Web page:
Autopen shows perils of automation in communications

Long before people worried about the effects of ChatGPT on personal communication and social norms, there was the autopen and its precursors – automatic signature machines – that some feared would be misused to forge signatures and sign war declarations and other bills.

In a new analysis, Cornell researchers examined three autopen controversies to see what they reveal about when it is OK – and not OK – to automate communication. They found that, while the autopen made communication faster, its use instilled mistrust and reduced the perceived value of the signed item. They drew parallels to current anxieties around ChatGPT, whose use can lead to similar outcomes.

“These sorts of tools can be really useful and effective in making certain types of communications more efficient,” but context is important, said Pegah Moradi, a doctoral student in the field of information science and first author of the new study. “It feels like you’ve been tricked when you find out that these things were signed by autopen.”

Her study, “‘A Fountain Pen Come to Life’: The Anxieties of the Autopen,” appeared Jan. 1 in the International Journal of Communication. Karen Levy, associate professor of information science in the Cornell Ann S. Bowers College of Computing and Information Science and associate member of the Law School faculty, is senior author on the study.

While the U.S. government routinely uses autopens to sign contracts, letters and memos, controversy can erupt when celebrities secretly use it for autographs.

For example, in 2022, Bob Dylan put out a signed essay collection for $599, which came with a letter stating “the book you hold in your hand has been hand-signed by Bob Dylan.” It was actually signed by an autopen while Dylan was suffering from vertigo. When eagle-eyed fans discovered the replicated signatures and complained, Dylan apologized and the publisher offered a full refund.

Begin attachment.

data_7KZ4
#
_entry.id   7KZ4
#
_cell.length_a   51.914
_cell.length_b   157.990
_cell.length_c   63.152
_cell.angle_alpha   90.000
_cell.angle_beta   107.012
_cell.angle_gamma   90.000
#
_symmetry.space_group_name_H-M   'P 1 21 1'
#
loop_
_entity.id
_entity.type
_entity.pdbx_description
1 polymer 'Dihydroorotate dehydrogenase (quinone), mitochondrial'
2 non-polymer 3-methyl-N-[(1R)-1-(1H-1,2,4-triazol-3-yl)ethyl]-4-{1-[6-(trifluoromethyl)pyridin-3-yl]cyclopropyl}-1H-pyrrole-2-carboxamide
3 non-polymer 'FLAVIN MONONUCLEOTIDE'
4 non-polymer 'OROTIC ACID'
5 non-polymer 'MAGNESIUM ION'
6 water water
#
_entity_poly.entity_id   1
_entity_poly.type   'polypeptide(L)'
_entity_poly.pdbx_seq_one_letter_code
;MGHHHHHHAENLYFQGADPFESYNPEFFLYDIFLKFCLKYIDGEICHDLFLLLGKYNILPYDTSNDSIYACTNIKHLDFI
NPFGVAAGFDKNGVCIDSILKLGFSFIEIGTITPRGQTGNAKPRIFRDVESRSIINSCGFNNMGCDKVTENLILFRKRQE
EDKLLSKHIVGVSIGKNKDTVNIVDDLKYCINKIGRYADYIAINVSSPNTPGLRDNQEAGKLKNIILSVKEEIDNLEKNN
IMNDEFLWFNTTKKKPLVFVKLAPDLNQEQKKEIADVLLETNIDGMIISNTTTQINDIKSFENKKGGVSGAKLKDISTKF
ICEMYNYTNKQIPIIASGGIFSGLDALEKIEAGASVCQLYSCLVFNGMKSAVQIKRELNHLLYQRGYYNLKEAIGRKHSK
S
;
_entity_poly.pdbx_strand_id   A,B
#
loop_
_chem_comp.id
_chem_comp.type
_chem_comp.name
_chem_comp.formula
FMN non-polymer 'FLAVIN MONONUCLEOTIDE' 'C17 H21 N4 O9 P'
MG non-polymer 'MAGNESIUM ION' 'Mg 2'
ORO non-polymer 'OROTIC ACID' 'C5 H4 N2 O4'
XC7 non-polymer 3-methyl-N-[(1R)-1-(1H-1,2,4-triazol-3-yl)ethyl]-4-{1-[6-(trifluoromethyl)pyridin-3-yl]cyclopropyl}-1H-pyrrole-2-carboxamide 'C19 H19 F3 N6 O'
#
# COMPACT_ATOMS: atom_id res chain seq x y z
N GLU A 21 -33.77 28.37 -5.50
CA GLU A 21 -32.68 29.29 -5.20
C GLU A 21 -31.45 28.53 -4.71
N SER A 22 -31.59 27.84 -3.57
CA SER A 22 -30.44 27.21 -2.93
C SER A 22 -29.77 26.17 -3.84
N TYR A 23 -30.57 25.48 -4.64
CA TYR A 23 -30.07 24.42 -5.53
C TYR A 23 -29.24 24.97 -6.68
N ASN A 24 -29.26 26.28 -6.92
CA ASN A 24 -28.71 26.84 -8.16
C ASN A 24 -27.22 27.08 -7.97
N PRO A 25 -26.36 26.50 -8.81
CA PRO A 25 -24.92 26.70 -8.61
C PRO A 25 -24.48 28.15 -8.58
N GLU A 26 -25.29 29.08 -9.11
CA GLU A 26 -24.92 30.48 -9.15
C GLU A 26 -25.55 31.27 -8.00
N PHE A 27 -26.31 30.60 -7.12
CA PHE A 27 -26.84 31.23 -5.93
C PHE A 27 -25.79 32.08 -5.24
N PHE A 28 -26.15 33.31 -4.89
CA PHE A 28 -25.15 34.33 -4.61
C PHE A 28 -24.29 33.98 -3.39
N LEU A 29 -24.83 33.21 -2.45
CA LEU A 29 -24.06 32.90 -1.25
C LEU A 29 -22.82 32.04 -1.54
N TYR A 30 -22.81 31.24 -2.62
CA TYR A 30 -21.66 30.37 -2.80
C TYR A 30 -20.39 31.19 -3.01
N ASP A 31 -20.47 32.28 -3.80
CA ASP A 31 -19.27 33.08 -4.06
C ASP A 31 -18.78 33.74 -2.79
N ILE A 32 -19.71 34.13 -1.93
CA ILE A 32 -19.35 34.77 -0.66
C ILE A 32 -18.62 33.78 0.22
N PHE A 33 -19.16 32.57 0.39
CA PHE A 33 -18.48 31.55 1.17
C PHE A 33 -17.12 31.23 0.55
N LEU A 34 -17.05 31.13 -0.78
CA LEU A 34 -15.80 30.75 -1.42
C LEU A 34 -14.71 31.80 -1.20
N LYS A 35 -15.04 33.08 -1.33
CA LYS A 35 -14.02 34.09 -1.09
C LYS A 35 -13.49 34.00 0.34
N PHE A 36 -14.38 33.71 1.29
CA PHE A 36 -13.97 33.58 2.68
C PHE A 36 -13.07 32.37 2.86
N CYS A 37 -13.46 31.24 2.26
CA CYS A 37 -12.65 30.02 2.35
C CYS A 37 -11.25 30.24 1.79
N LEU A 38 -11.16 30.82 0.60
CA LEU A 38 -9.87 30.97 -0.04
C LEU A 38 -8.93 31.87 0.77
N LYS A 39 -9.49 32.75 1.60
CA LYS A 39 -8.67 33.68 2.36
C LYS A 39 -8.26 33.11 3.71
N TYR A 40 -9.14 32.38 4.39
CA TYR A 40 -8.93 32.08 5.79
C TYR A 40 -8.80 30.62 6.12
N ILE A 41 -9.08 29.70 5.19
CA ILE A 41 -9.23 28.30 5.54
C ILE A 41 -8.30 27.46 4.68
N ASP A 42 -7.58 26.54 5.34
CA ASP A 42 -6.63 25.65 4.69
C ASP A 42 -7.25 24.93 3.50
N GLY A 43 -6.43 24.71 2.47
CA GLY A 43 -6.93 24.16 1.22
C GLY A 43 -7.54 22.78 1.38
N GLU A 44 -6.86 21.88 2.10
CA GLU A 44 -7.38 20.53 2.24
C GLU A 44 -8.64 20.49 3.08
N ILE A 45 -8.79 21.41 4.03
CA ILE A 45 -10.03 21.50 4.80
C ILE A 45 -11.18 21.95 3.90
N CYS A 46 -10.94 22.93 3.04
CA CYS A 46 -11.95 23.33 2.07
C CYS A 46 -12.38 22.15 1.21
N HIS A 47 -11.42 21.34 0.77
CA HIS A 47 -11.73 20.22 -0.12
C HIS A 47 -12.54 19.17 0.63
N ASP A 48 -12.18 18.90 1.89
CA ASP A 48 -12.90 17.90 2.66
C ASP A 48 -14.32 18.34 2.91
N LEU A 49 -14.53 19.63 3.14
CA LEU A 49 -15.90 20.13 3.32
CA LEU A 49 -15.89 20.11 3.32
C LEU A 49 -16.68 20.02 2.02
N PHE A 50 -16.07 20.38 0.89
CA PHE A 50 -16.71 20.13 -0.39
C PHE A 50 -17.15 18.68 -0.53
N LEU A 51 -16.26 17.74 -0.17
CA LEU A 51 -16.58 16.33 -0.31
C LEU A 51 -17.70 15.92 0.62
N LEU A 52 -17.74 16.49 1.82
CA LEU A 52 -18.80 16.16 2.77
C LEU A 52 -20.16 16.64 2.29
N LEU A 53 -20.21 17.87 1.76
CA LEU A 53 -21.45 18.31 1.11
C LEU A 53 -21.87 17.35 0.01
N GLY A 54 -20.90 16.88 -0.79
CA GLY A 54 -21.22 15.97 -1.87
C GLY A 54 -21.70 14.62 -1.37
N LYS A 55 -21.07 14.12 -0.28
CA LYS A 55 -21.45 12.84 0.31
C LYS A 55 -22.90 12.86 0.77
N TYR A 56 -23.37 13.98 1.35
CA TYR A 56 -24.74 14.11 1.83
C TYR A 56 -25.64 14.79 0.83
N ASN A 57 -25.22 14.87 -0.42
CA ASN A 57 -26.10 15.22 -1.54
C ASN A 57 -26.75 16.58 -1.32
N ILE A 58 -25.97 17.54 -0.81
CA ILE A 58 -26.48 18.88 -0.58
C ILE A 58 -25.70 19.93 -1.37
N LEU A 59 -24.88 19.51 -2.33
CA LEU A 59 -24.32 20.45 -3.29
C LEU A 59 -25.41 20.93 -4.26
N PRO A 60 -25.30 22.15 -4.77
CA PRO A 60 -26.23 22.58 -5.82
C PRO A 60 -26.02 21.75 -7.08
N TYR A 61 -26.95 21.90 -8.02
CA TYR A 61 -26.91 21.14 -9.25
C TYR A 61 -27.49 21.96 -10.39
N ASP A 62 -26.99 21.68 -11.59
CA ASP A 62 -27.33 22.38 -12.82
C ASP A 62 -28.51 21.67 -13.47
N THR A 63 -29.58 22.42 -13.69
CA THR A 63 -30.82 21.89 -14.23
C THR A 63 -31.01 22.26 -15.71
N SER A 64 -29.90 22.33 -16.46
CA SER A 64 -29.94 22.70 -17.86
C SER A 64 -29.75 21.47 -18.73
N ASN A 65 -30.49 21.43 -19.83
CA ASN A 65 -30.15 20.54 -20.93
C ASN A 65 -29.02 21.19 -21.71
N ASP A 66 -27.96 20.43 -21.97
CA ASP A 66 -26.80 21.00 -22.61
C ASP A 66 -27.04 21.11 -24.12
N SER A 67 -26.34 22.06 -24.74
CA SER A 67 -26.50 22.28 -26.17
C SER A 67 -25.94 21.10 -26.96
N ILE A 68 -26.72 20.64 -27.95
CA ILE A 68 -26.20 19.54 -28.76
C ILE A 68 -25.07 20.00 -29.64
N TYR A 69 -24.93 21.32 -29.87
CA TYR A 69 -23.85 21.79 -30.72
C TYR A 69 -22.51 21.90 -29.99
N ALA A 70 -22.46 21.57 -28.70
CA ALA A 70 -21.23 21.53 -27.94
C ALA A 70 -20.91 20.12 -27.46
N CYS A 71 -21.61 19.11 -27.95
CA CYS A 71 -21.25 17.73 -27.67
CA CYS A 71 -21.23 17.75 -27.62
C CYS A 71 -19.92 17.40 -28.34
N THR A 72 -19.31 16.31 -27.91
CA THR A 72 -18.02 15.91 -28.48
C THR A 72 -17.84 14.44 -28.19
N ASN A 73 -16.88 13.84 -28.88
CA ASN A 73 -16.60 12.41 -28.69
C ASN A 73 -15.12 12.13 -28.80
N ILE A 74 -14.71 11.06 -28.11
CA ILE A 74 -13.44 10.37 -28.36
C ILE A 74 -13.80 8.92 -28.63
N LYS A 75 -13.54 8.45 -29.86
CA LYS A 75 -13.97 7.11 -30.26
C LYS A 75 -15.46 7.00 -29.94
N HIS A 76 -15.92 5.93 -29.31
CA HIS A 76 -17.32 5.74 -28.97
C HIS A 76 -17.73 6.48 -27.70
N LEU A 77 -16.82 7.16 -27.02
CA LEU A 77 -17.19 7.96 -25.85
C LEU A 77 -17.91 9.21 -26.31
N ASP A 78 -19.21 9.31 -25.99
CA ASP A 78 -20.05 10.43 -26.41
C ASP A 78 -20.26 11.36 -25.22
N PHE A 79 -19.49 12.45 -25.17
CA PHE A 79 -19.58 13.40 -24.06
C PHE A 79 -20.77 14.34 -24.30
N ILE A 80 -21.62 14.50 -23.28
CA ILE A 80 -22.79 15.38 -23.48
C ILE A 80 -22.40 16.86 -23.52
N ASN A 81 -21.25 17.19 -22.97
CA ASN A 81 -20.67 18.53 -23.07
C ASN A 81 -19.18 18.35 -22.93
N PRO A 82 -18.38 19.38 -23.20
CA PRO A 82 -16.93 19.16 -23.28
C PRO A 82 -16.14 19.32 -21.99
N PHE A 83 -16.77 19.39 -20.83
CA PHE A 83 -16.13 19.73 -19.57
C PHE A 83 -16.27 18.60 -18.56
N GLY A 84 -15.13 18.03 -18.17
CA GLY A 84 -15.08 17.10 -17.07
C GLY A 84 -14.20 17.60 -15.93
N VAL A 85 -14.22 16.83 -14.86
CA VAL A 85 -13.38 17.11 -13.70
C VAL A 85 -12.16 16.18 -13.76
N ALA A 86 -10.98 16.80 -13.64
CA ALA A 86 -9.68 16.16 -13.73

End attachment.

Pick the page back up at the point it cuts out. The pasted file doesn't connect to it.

This use of the autopen here is perceived as a violation by fans because the value of the signed object comes from Dylan holding it briefly in his hands. “It gives the artifact itself rarity – a value that you wouldn’t get when it’s a replica signature,” Moradi said.

In another scandal, many were outraged to learn that in 2004, defense secretary Donald Rumsfeld signed via autopen more than 1,000 condolence letters for families with a loved one killed in the Iraq War. Rumsfeld’s defense was that the machine allowed him to mail the letters more expeditiously. As Moradi and Levy point out, however, the effort needed to sign each letter is precisely what gives them significance.

“That you actually take the time to put pen to paper is important in this case,” Moradi said. “When you circumvent that with technology, you reduce that value.”

This is analogous to the outrage when Vanderbilt University employees used ChatGPT to create a condolence letter sent to students after a mass shooting at Michigan State University last year, Moradi said. Many students were angry that they didn’t take the time to write even a boilerplate message.

In the third case, celebrity chef Gordon Ramsay attempted to dodge responsibility for paying rent on his London pub by claiming the rental contract was invalid because his father-in-law, who is also his agent, signed it with an autopen. His defense failed, however, because electronic signatures are legal – they are “symbolic of a process of approval,” Moradi and Levy write. Even the U.S. Department of Justice determined that a bill is legal if the president’s signature is added via autopen.

Greater use and awareness of the autopen has engendered greater mistrust of the authenticity of celebrity signatures, Moradi said. In a similar phenomenon, named the “liar’s dividend,” the use of generative artificial intelligence (AI) to spread misinformation and fake images is causing people to be skeptical of fake and real items alike.

While experts can’t predict how generative AI will shift social expectations in the future, the researchers suggest that users take a lesson from the autopen, and be careful about when they choose to sacrifice authenticity for efficiency.

“Obviously, these new technologies can do things and unlock potential that we maybe wouldn’t have thought of 100 years ago,” she said. “But a lot of the changes that occur are just so similar to the changes that have happened throughout human history. We can glean a lot of new insights from older technologies.”

Patricia Waldron is a writer for the Cornell Ann S. Bowers College of Computing and Information Science.

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